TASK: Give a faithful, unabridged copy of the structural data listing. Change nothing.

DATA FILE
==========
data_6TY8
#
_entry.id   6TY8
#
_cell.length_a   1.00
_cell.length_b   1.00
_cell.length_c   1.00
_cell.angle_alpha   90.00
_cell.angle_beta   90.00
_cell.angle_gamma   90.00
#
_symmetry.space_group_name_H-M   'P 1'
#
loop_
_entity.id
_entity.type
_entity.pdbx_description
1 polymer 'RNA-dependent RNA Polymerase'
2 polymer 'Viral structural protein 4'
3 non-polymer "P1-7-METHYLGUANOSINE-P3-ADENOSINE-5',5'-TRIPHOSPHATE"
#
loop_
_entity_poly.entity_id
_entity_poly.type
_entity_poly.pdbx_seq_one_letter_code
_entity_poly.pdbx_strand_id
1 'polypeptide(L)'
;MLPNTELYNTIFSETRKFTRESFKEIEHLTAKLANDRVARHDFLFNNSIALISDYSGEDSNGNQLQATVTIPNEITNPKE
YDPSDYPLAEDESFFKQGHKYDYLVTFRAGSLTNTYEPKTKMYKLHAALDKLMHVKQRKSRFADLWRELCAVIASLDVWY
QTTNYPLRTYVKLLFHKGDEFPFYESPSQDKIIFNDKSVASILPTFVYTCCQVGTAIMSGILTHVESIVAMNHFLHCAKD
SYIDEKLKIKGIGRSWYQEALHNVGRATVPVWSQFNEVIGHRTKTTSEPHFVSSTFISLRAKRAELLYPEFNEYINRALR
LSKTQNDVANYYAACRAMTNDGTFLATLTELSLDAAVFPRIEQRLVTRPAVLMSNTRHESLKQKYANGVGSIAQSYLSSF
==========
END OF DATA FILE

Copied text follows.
data_6TY8
#
_entry.id   6TY8
#
_cell.length_a   1.00
_cell.length_b   1.00
_cell.length_c   1.00
_cell.angle_alpha   90.00
_cell.angle_beta   90.00
_cell.angle_gamma   90.00
#
_symmetry.space_group_name_H-M   'P 1'
#
loop_
_entity.id
_entity.type
_entity.pdbx_description
1 polymer 'RNA-dependent RNA Polymerase'
2 polymer 'Viral structural protein 4'
3 non-polymer "P1-7-METHYLGUANOSINE-P3-ADENOSINE-5',5'-TRIPHOSPHATE"
#
loop_
_entity_poly.entity_id
_entity_poly.type
_entity_poly.pdbx_seq_one_letter_code
_entity_poly.pdbx_strand_id
1 'polypeptide(L)'
;MLPNTELYNTIFSETRKFTRESFKEIEHLTAKLANDRVARHDFLFNNSIALISDYSGEDSNGNQLQATVTIPNEITNPKE
YDPSDYPLAEDESFFKQGHKYDYLVTFRAGSLTNTYEPKTKMYKLHAALDKLMHVKQRKSRFADLWRELCAVIASLDVWY
QTTNYPLRTYVKLLFHKGDEFPFYESPSQDKIIFNDKSVASILPTFVYTCCQVGTAIMSGILTHVESIVAMNHFLHCAKD
SYIDEKLKIKGIGRSWYQEALHNVGRATVPVWSQFNEVIGHRTKTTSEPHFVSSTFISLRAKRAELLYPEFNEYINRALR
LSKTQNDVANYYAACRAMTNDGTFLATLTELSLDAAVFPRIEQRLVTRPAVLMSNTRHESLKQKYANGVGSIAQSYLSSF